Aaron Swartz: The Creator of “RSS” Committed Suicide: A programming legend, the creator of the first version of RSS , which transmits updates of publications, Aaron Swartz, has committed suicide at age 26 on Friday, officials said Saturday. The activist and computer genius was facing criminal charges for fraud.
Police found the body of Swartz in his apartment in the New York borough of Brooklyn on Friday, according to a spokesman at the medical center of the city. This said the cause of death was suicide by hanging.
Swartz is widely known for being the co-author of the specifications for the Web feed RSS 1.0 format that performed at age 14, according to a blog post of his friend, the science fiction author Cory Doctorow, this Saturday.
RSS, which stands for Rich Site Summary, is a format for delivering content to users of the sites are constantly changing, for example, news sites and blogs. Over the years, this system has become an icon online to help gather information publicly available. It also estimated 19 million pages of documents from federal court jurisprudence PACER system.
“Information is power. But like all power, some people want to keep it for themselves,” Swartz wrote a “manifesto” dated 2008.
“The scientific and cultural heritage of the whole world, for centuries published in books and magazines, is increasingly digitized and enclosed by a handful of private corporations … sharing is not immoral, it is a moral imperative. Only those blinded by greed refuse a friend you back, “he wrote.
That belief, that information should be shared and available for the good of society-led Swartz found the nonprofit group DemandProgress. The group led a successful campaign to block a bill introduced in 2011 in the U.S. House of Representatives, a law to stop online piracy.
The bill, which was withdrawn due to public pressure, would have allowed the judiciary to restrict access to certain web sites that are considered illegal exchange participant of intellectual property. Swartz and other activists opposed alleging that would give the government broad powers to censor and smash web communication.
But Swartz has faced several problems since July 2011, when he was indicted by a federal jury of wire fraud, computer fraud and other charges related to the alleged theft of millions of scholarly articles and journals of a digital file, at the Technological Institute Massachusetts (MIT).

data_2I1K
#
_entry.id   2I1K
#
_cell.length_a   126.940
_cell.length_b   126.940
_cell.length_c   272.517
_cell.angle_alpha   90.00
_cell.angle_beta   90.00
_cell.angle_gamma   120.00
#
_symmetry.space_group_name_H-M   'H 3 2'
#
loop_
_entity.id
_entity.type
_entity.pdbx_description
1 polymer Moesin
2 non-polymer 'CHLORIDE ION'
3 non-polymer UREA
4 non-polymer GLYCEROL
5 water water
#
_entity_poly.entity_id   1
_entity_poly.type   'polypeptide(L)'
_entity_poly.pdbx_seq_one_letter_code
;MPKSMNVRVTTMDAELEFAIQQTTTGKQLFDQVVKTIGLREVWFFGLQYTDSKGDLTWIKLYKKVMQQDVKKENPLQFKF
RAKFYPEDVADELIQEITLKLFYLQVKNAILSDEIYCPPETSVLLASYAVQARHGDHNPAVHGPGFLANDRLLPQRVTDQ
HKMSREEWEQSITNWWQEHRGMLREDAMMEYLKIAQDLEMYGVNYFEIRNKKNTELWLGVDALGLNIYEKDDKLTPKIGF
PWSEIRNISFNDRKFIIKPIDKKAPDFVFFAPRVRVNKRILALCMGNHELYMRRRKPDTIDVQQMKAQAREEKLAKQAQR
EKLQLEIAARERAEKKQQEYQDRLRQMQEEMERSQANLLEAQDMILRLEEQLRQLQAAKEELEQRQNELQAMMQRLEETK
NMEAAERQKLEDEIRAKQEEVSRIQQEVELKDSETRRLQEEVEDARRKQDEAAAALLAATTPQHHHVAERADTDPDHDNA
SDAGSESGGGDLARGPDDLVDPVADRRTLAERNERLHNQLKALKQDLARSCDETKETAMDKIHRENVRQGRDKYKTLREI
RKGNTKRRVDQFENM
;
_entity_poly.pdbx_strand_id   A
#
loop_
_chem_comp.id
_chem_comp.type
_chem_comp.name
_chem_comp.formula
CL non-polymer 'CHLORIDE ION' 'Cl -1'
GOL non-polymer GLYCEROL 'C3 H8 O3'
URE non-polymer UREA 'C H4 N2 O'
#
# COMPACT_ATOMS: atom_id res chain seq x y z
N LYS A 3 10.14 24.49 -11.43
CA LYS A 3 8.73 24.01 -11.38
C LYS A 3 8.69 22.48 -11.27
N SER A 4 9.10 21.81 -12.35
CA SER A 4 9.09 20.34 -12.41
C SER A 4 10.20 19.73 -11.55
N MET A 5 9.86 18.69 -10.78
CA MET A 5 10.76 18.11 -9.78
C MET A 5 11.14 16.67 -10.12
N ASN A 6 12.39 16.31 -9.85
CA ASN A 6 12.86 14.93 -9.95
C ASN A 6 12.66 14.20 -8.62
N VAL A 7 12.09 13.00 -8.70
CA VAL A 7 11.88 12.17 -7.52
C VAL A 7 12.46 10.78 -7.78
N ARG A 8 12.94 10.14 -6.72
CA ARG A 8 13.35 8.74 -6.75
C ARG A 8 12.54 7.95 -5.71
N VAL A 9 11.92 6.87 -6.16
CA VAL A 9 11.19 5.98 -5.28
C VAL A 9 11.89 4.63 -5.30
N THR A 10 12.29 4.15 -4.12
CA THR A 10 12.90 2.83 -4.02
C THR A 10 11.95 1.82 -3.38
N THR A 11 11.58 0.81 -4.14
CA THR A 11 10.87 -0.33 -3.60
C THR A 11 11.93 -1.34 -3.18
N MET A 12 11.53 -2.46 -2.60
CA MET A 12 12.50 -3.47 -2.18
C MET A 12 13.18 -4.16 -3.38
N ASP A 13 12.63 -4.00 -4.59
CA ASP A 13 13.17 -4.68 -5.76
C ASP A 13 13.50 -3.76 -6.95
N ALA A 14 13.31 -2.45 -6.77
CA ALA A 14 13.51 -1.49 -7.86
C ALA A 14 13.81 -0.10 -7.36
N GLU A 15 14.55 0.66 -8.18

According to the federal indictment, Swartz, who was a student of the Center for Ethics Edmond J. Safra Harvard University, used the MIT computer networks to steal more than four million articles from JSTOR, an online archive and daily service distribution.
JSTOR did not press charges against Swartz after the digitized copies of the items were returned, according to media reports at the time.
Swartz, who pleaded not guilty to all charges, he faced 35 years in prison and a fine of one million dollars (749,356 euros) if declared guilty. He was released on bail. The trial was scheduled for later this year.
In a statement released on Saturday, the family and the couple of Swartz praised his “brilliant” and “deep” commitment to social justice and stated that decisions made at MIT by prosecutors contributed to his death.
“Aaron’s death is not only a personal tragedy.’s The product of a criminal justice system plagued by intimidation and overreaching prosecution,” said the statement.
“The U.S. Attorney’s office charges followed a series of exceptionally hard, potentially leading to more than 30 years in prison to punish an alleged crime victims who did not,” he added.
A spokesman for the U.S. Attorney’s office said he wanted to respect the family’s privacy and “did not feel it was appropriate to comment on the case at this time.” Meanwhile, MIT could not be reached for comment.
Swartz’s funeral is scheduled for Tuesday in Highland Park, Illinois. On Saturday, the tributes began online. “Aaron had an unbeatable combination of political acumen, technical and intelligence on people and problems,” wrote Doctorow, co-editor of Boing Boing weblog. Doctorow wrote that Swartz suffered “problems with depression for many years.”
Swartz also played an important role in building the news website Reddit, but left the company after it was acquired by the owner of Wired magazine, Conde Nast. Recalling that moment of his life, Swartz described his struggle with sad feelings.
In an online account on his life and work, Swartz said had become a “miserable” after going to work at the offices of San Francisco when Reddit was acquired by Wired.
“I took a long Christmas holiday,” he wrote. “I was sick. Thought about suicide. I ran from the police. And come Monday morning, I called the resignation” he said.
Meanwhile, Tim Berners-Lee, who is recognized as the most important figure in the creation of the World Wide Web, Swartz has commemorated in a post on Twitter on Saturday.
“Aaron is dead,” he wrote. “Wandering the world, we have lost the greatest sage. ‘Hackers’ rights, we are one less. Parents of all, we have lost a child.’re Going to mourn,” the ‘tweet’.